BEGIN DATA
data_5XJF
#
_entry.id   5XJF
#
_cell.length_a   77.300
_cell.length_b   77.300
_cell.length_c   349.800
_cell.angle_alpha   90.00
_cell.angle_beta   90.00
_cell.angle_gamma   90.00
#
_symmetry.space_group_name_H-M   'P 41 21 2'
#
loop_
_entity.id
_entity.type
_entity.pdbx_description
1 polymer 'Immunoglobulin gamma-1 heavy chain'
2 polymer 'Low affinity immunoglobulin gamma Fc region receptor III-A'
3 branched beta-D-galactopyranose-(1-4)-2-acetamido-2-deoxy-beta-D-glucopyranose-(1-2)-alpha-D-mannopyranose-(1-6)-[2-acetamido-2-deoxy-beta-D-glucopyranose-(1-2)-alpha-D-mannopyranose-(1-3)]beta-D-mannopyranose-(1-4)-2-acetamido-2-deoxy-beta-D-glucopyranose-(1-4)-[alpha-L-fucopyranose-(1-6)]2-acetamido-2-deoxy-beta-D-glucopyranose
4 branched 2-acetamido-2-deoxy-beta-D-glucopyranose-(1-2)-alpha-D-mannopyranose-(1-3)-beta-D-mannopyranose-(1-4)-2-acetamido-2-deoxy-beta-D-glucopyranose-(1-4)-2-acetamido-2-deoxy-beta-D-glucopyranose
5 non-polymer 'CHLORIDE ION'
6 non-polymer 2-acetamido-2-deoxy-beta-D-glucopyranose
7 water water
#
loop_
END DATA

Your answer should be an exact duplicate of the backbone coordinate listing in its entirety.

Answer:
data_5XJF
#
_entry.id   5XJF
#
_cell.length_a   77.300
_cell.length_b   77.300
_cell.length_c   349.800
_cell.angle_alpha   90.00
_cell.angle_beta   90.00
_cell.angle_gamma   90.00
#
_symmetry.space_group_name_H-M   'P 41 21 2'
#
loop_
_entity.id
_entity.type
_entity.pdbx_description
1 polymer 'Immunoglobulin gamma-1 heavy chain'
2 polymer 'Low affinity immunoglobulin gamma Fc region receptor III-A'
3 branched beta-D-galactopyranose-(1-4)-2-acetamido-2-deoxy-beta-D-glucopyranose-(1-2)-alpha-D-mannopyranose-(1-6)-[2-acetamido-2-deoxy-beta-D-glucopyranose-(1-2)-alpha-D-mannopyranose-(1-3)]beta-D-mannopyranose-(1-4)-2-acetamido-2-deoxy-beta-D-glucopyranose-(1-4)-[alpha-L-fucopyranose-(1-6)]2-acetamido-2-deoxy-beta-D-glucopyranose
4 branched 2-acetamido-2-deoxy-beta-D-glucopyranose-(1-2)-alpha-D-mannopyranose-(1-3)-beta-D-mannopyranose-(1-4)-2-acetamido-2-deoxy-beta-D-glucopyranose-(1-4)-2-acetamido-2-deoxy-beta-D-glucopyranose
5 non-polymer 'CHLORIDE ION'
6 non-polymer 2-acetamido-2-deoxy-beta-D-glucopyranose
7 water water
#
loop_